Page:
Ashley Reynolds joined the doctoral program in the School of Communication in 2017, with a focus on health communication. Her primary research interest are health interventions, mental health, substance use, and stigma. Reynolds earned her B.S. in psychology and M.A. in Communication and Advocacy, with a concentration in health communication at James Madison University in Harrisonburg, Virginia. She has completed two internships with the Substance Abuse and Mental Health Services Administration, where she worked on the National Recovery Month campaign and research projects on serious emotional disturbances and medication assisted treatment.
Carmack, H. & Reynolds, A. (2016). Patient-provider concordance, communication apprehension, and willingness to communicate with providers among male college students. Competitive paper presented to the D.C. Health Communication Conference in Fairfax, Virginia.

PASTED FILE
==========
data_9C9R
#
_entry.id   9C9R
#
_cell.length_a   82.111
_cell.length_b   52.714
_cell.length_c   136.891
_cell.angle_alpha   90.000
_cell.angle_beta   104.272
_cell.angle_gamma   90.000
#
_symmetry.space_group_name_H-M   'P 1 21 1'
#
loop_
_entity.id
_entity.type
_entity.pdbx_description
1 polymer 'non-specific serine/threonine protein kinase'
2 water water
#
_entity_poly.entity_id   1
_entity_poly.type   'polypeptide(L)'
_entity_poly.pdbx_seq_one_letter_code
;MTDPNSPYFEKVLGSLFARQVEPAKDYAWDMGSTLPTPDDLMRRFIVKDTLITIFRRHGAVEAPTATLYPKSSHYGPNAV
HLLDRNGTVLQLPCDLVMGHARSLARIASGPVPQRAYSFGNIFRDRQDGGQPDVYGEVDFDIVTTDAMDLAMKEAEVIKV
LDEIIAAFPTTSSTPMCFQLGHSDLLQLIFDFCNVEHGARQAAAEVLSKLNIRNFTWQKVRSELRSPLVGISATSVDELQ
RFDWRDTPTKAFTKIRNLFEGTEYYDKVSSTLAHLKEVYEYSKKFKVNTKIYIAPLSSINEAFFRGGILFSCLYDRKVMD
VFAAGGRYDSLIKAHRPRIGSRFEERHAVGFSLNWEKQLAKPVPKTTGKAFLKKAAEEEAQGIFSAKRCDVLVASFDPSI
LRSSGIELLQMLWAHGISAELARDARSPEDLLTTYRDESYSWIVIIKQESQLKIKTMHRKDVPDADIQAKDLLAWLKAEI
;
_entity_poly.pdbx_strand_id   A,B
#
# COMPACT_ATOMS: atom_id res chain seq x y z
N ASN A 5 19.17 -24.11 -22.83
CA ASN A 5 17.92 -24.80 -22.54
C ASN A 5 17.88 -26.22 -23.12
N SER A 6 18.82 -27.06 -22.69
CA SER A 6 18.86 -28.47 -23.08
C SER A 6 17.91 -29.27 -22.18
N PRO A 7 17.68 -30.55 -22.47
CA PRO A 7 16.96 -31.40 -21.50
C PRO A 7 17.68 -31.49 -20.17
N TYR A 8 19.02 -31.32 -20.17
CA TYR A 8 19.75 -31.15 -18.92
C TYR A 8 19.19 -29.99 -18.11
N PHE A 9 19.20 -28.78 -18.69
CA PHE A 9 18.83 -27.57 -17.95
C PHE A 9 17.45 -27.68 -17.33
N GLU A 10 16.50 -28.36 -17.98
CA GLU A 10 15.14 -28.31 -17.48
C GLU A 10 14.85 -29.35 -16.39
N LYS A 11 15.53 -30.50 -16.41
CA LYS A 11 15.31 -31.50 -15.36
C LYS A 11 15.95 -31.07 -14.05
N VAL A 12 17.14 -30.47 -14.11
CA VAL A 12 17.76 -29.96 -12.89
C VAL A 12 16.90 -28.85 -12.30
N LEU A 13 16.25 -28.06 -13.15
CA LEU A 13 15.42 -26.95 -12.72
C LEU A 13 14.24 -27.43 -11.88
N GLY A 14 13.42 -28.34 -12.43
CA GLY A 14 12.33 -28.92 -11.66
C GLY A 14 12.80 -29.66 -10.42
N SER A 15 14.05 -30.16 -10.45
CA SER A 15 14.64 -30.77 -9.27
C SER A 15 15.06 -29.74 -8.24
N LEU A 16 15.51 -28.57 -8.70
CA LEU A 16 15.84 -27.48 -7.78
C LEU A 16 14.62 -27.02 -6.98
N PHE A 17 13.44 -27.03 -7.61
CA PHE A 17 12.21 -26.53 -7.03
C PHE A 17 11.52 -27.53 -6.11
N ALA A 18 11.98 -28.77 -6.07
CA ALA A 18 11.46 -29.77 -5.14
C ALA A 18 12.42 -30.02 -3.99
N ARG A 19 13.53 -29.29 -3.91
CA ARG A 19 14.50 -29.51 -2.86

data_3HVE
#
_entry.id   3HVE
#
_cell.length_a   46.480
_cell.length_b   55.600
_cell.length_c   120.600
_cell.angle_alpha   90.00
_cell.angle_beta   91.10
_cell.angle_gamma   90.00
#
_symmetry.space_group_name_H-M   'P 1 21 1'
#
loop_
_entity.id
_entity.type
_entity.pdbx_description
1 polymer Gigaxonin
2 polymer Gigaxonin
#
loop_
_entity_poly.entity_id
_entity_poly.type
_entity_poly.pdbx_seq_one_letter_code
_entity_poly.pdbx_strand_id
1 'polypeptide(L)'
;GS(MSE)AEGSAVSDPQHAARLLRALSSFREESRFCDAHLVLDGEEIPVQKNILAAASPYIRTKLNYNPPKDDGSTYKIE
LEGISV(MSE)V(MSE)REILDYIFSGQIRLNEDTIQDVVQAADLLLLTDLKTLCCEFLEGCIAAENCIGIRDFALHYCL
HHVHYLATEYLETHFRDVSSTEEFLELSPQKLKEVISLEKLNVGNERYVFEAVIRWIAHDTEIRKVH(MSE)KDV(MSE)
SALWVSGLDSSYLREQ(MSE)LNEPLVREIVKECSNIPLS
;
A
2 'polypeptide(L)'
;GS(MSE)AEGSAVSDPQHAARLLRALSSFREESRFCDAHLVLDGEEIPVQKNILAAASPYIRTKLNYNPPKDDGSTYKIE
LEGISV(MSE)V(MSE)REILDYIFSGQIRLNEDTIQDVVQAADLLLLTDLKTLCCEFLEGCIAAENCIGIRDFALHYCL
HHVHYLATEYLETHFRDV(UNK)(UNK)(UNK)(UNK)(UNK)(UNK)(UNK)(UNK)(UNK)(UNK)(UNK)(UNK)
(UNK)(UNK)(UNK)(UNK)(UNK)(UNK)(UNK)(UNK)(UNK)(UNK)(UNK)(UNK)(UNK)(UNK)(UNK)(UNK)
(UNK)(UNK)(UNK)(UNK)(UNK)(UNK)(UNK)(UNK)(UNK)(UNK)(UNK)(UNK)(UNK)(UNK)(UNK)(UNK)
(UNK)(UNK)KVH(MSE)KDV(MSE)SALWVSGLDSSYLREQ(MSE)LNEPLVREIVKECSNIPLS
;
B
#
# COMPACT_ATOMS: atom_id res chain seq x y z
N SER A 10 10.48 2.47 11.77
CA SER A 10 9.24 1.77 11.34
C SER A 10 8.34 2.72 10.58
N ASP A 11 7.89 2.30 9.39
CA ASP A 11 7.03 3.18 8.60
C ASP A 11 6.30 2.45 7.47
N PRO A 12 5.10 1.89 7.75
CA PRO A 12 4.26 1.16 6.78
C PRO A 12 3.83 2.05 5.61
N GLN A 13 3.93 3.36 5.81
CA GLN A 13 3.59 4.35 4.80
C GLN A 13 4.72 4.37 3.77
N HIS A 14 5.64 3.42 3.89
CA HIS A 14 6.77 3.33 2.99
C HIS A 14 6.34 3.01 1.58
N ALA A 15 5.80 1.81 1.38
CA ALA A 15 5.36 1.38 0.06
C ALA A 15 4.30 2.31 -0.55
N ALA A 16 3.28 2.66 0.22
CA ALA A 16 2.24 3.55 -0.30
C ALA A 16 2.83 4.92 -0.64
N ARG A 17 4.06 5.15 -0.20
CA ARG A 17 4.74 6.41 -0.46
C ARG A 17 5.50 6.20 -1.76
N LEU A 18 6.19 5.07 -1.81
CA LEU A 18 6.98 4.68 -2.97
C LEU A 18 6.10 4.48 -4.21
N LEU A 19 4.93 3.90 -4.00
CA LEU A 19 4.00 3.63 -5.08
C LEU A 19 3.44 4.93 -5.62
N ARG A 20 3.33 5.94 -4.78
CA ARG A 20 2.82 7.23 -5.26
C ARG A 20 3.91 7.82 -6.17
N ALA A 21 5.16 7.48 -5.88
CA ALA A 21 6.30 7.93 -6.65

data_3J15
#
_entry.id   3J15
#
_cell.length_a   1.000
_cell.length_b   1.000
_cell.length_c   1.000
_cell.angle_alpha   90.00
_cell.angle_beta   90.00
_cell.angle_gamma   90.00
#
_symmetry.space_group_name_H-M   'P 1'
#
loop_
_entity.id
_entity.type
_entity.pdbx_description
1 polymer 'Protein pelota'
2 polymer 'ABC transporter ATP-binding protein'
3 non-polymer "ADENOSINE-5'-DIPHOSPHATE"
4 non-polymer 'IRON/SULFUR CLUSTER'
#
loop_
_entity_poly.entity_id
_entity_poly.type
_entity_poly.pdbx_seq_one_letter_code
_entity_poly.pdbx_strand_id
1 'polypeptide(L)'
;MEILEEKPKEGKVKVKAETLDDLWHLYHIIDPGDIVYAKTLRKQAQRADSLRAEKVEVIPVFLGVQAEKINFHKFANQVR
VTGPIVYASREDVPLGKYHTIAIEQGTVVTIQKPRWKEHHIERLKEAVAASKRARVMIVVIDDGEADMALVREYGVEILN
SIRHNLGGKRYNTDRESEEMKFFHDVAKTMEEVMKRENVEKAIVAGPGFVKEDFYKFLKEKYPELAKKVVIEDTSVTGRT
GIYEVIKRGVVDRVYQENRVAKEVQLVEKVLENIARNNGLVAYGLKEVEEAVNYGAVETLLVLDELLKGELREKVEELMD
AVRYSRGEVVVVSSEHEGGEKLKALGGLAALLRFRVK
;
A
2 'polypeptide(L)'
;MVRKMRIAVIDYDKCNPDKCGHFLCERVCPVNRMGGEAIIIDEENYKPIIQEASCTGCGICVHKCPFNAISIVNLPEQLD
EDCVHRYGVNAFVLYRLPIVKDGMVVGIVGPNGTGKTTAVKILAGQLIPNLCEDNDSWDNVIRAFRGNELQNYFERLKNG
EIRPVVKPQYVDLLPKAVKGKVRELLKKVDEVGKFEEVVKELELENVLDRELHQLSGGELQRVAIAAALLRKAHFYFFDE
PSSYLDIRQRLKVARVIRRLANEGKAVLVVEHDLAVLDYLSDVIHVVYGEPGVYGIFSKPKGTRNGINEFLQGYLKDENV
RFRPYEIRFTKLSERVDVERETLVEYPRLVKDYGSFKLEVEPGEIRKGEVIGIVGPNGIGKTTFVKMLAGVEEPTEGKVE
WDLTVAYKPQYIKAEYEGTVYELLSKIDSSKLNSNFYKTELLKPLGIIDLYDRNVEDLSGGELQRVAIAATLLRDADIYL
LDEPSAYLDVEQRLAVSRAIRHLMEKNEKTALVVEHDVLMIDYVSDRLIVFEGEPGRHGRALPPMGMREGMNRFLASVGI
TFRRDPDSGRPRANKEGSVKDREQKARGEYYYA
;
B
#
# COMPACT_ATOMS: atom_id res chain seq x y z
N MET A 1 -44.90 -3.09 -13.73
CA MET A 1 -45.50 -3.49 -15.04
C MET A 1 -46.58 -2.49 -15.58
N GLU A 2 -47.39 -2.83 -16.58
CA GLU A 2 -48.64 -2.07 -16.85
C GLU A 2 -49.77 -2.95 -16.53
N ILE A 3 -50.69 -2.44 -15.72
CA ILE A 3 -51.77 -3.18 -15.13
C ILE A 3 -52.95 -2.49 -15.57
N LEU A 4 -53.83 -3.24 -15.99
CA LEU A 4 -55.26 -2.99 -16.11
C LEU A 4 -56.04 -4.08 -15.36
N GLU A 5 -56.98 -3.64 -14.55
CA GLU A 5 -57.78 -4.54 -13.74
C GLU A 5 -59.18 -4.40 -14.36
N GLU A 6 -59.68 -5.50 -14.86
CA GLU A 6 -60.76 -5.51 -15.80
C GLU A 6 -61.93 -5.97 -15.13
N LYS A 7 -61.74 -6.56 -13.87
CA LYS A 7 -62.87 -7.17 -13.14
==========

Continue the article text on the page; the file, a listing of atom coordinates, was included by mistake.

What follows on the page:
Reynolds, A. (2016). The rise of Native American youth suicides: Applying the culture-centered approach as a theoretical framework. Competitive panel paper presented at the Virginia Communication Association of Arts and Sciences conference in Fairfax, VA.
Reynolds, A. (2016). Reimagining Social Cognitive Theory toward health behavior and mental illness. Competitive panel paper presented to the Communication Theory Interest Group at the Eastern Communication Association annual conference in Baltimore, Maryland.
Reynolds, A. & Vieth, D. (2016). STI talk: Gender differences in college student communication regarding sexually transmitted infections and communication privacy management theory. Competitive paper presented to the Student Section at the National Communication Association annual conference in Philadelphia, Pennsylvania. Top Paper Award.